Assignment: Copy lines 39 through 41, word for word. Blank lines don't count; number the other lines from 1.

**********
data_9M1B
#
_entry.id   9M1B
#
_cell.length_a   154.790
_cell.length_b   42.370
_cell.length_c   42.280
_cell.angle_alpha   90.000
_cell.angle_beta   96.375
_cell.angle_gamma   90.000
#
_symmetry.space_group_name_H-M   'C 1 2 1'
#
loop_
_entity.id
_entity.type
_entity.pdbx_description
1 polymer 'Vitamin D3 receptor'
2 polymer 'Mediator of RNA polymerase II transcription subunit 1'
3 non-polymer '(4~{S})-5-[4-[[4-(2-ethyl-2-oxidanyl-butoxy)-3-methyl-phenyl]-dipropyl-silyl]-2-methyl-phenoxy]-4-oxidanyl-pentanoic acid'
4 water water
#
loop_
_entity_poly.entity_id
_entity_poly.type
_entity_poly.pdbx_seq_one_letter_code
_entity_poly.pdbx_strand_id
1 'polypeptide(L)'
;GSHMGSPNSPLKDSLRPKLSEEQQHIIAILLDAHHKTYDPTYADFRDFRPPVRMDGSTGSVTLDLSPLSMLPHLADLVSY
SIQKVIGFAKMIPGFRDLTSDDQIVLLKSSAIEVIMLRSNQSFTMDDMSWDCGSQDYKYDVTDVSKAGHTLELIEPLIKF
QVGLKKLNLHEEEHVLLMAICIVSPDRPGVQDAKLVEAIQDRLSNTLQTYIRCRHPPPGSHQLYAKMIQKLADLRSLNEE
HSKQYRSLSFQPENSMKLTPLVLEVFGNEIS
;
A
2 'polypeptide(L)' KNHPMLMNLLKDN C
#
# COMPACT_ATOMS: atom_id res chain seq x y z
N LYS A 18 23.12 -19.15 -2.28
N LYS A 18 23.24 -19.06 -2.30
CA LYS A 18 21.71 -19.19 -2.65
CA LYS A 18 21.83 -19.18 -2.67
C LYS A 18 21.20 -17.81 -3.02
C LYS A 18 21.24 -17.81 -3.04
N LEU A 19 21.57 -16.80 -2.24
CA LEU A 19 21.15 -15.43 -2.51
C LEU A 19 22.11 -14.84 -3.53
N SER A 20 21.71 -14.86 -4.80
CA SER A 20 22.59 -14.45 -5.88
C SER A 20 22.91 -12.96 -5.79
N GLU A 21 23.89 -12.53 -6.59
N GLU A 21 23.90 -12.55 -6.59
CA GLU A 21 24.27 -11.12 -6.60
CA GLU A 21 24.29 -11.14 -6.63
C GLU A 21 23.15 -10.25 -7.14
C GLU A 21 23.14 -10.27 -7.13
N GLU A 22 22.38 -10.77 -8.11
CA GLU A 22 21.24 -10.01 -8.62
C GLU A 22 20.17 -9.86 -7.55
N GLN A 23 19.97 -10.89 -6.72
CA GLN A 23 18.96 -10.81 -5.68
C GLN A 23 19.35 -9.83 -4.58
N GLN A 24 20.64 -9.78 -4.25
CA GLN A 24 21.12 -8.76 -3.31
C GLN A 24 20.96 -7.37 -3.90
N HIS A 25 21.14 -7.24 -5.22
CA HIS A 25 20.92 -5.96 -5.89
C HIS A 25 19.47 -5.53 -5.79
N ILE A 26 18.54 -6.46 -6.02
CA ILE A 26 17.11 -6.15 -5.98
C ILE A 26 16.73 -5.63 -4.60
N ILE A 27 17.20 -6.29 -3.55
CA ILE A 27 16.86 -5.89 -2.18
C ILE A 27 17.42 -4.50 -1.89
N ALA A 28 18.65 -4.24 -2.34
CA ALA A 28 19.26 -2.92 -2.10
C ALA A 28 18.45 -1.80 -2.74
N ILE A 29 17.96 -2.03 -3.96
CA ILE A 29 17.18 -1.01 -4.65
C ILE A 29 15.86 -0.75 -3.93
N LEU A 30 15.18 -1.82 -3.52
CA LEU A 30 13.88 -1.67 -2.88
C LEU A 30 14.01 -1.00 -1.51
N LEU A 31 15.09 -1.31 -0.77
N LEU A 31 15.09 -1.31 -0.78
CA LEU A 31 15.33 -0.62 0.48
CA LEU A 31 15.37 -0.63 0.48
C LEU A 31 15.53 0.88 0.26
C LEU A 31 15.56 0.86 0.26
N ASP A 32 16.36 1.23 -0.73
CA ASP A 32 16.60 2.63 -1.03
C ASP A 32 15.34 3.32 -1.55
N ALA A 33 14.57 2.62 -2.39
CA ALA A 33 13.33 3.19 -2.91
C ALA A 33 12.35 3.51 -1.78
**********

N LYS A 18 23.24 -19.06 -2.30
CA LYS A 18 21.71 -19.19 -2.65
CA LYS A 18 21.83 -19.18 -2.67